I always get off track, and this book review is no exception. Can we first discuss the Edward’s house where Oprah’s interview took place? I thought John Edwards was all about environmental sanity. Before we get to the book, you have to look at their prideful presentation of their 28,000 square foot home on 100 acres for four people? Are you kidding me? 28,000 square feet including a full gymnasium? How much does that cost to heat John and Elizabeth?

“Our generation must be the one that says, ‘we must halt global warming,'” Edwards has said. “If we don’t act now, it will be too late. Our generation must be the one that says ‘yes’ to alternative, renewable fuels and ends forever our dependence on foreign oil. Our generation must be the one that accepts responsibility for conserving natural resources and demands the tools to do it. And our generation must be the one that builds the New Energy Economy. It won’t be easy, but it is time to ask the American people to be patriotic about something other than war.”

Ok, enough. But, I’m so glad he didn’t get the nomination.

I’m a mom, and yesterday was Mother’s Day. I read the book cover to cover, Elizabeth, (or really electronic page to electronic page) and can only ask what is your point? Did you really need to put the kids through this media blitz at this time so you could present a diversionary explosion to cover up a simple fact? John slept (for quite awhile) with another woman and that’s the end of that. The child looks just like him and you look like an ass when you say you have no idea if it’s his and it has no matter to you either way.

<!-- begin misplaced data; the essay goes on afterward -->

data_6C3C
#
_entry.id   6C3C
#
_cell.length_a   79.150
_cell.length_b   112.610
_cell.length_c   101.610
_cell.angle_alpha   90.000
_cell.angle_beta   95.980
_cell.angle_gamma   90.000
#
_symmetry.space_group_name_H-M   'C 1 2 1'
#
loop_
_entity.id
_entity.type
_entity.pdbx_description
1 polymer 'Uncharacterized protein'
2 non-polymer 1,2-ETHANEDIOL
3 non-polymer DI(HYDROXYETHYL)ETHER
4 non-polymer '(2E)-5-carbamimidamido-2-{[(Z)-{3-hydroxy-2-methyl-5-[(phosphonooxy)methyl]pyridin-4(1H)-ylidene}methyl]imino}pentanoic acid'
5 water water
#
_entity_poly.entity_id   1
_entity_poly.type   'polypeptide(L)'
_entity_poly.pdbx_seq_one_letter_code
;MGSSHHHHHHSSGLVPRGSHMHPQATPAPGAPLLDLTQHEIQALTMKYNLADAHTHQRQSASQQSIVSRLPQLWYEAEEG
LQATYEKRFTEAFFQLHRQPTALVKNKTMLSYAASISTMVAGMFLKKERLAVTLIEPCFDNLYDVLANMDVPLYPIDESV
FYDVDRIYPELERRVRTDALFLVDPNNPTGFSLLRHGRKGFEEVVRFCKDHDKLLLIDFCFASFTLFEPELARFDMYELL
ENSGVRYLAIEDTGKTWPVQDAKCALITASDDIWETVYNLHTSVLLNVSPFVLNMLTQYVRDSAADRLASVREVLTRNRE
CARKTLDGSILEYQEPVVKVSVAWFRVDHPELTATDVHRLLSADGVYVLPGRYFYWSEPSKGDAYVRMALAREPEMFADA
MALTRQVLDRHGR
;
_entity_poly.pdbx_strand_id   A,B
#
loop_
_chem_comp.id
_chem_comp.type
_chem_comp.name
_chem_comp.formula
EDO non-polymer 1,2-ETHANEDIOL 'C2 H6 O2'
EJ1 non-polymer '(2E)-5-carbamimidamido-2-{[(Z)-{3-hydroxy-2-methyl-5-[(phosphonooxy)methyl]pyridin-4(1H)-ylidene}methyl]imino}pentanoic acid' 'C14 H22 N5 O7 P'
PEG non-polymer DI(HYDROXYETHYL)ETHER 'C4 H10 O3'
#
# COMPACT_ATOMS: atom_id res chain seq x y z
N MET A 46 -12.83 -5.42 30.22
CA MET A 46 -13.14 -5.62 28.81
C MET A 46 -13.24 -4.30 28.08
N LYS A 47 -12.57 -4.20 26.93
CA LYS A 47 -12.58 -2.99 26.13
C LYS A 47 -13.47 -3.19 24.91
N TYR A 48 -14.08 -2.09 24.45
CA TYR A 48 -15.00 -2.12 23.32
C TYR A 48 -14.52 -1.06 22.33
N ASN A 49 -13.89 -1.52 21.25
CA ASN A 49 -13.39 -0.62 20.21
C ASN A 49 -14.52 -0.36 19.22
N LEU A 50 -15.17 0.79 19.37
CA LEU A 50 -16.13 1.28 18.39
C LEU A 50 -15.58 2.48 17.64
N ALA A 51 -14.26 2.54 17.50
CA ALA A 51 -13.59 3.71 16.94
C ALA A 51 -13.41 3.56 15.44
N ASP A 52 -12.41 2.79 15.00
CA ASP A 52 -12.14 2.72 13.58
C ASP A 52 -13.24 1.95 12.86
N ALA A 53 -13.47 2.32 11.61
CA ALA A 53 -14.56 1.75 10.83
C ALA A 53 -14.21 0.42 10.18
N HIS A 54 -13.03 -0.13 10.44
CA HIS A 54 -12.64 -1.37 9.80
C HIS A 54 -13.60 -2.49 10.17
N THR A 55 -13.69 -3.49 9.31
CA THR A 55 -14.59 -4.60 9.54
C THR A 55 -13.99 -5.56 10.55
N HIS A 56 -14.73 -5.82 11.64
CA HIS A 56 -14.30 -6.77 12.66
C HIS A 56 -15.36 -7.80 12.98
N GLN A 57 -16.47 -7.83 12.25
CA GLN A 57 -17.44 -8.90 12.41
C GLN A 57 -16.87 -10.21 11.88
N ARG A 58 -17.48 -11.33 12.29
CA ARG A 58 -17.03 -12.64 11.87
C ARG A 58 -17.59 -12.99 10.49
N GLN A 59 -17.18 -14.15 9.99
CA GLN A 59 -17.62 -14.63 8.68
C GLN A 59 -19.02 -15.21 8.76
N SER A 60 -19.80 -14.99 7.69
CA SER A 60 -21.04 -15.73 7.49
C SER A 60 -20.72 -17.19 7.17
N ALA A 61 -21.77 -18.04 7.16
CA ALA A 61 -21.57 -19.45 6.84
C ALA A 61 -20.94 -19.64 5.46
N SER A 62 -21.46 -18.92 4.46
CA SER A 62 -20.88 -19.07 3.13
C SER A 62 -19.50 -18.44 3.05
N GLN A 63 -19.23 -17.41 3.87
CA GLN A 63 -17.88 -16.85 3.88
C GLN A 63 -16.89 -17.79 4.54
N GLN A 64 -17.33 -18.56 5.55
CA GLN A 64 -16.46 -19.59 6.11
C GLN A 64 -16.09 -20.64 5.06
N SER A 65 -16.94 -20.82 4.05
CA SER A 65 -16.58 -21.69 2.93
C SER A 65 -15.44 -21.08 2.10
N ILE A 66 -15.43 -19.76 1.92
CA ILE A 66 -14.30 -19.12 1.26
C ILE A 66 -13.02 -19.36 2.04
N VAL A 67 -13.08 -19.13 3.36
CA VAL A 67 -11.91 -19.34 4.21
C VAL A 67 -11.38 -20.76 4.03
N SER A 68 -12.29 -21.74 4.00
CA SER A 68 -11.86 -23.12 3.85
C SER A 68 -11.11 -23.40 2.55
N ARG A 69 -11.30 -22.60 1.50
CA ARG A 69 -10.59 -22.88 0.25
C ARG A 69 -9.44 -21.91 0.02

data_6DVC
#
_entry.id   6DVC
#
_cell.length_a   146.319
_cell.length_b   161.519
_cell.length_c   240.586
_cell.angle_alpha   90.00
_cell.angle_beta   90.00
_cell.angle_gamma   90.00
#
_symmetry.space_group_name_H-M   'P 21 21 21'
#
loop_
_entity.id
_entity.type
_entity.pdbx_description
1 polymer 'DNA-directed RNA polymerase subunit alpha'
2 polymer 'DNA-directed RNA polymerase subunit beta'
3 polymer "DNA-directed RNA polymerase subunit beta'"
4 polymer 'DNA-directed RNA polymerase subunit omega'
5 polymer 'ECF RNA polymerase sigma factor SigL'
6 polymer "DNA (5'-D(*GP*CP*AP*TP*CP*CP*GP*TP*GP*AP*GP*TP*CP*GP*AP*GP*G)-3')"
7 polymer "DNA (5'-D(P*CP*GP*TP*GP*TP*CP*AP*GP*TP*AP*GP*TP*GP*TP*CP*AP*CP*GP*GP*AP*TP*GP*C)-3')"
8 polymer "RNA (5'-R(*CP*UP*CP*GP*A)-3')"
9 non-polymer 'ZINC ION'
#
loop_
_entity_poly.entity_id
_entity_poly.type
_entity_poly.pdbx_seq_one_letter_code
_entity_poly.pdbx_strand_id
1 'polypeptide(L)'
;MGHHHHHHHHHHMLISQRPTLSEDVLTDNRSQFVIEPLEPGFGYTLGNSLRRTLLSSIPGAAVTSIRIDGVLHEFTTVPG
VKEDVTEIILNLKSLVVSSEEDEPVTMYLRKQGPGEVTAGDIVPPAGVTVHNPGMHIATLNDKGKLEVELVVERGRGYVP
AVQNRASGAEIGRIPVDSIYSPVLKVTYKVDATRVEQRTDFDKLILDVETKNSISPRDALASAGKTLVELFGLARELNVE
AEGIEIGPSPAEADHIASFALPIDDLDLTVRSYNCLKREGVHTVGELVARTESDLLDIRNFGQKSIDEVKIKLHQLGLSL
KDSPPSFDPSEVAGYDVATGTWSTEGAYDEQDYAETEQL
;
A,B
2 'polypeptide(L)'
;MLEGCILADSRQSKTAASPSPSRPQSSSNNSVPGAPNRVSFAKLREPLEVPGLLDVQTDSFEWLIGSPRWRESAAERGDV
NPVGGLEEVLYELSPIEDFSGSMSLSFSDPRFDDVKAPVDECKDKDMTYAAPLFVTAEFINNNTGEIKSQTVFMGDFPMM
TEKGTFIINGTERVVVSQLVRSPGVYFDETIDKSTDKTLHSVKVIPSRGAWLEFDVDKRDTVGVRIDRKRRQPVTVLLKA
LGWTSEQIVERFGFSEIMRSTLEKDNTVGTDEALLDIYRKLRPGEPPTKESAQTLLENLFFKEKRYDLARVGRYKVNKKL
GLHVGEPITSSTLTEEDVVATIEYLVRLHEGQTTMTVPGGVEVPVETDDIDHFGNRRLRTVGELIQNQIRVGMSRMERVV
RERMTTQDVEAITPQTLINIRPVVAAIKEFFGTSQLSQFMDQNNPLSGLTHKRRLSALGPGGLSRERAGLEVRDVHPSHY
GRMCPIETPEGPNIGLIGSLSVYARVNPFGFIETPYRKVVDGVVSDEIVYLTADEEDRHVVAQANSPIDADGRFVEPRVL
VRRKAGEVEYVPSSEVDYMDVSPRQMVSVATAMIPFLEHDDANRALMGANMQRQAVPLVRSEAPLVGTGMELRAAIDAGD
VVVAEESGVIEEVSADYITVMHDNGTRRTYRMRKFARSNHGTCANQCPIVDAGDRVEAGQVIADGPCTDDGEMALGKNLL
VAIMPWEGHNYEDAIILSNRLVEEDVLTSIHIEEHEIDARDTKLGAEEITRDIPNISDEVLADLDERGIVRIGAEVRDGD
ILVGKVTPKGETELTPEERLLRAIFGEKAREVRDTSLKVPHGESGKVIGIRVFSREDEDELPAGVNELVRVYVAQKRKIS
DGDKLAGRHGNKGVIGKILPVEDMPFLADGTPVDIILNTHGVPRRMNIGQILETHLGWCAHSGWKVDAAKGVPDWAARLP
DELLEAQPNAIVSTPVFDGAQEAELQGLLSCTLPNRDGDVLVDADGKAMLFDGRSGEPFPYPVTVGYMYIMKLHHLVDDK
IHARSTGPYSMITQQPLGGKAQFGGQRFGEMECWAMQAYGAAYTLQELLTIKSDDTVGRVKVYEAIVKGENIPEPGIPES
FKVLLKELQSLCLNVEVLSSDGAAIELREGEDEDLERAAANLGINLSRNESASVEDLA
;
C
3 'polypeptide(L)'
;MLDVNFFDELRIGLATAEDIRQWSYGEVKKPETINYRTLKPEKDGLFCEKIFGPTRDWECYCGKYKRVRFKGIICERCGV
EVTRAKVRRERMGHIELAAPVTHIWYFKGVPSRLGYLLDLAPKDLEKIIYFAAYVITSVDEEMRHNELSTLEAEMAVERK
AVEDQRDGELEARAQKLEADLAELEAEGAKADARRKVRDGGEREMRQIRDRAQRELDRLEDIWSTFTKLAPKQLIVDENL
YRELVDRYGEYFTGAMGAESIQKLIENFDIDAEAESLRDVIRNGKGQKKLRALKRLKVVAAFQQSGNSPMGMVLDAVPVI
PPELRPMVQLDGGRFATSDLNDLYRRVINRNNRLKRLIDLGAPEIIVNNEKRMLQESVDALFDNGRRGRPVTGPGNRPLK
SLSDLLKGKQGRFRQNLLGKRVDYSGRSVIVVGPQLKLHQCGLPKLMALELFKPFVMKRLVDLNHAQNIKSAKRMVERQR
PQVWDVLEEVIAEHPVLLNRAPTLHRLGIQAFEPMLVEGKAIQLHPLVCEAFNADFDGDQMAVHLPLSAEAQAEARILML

Supposedly, 60 percent of men cheat in a marriage. Granted, they aren’t doing it while on the campaign trail in 2008 when privacy isn’t even a word anymore, but that speaks more to the fact that John ain’t as smart as he sometimes appeared (remember that great line he had in one of the debates about Obama and Hillary – why do we always call Obama by his last name and Hillary by her first? – about being caught between the two of them?) Or, he’s more arrogant than most.

Her prose flows. (So does that sentence.) She can put a sentence together and tell a story.  My favorite is when she and her sister were walking to church. Her sister, playing with two dimes in her hand – one her allowance and the other the offering – lost one dime down a drain. She remarked, “Well there goes God’s dime.”

She talks about her feelings about her son’s death and those are amazing. With lines like, “Death doesn’t have the same impact after you have buried a child,” make you think about how something feels that you hope you never experience.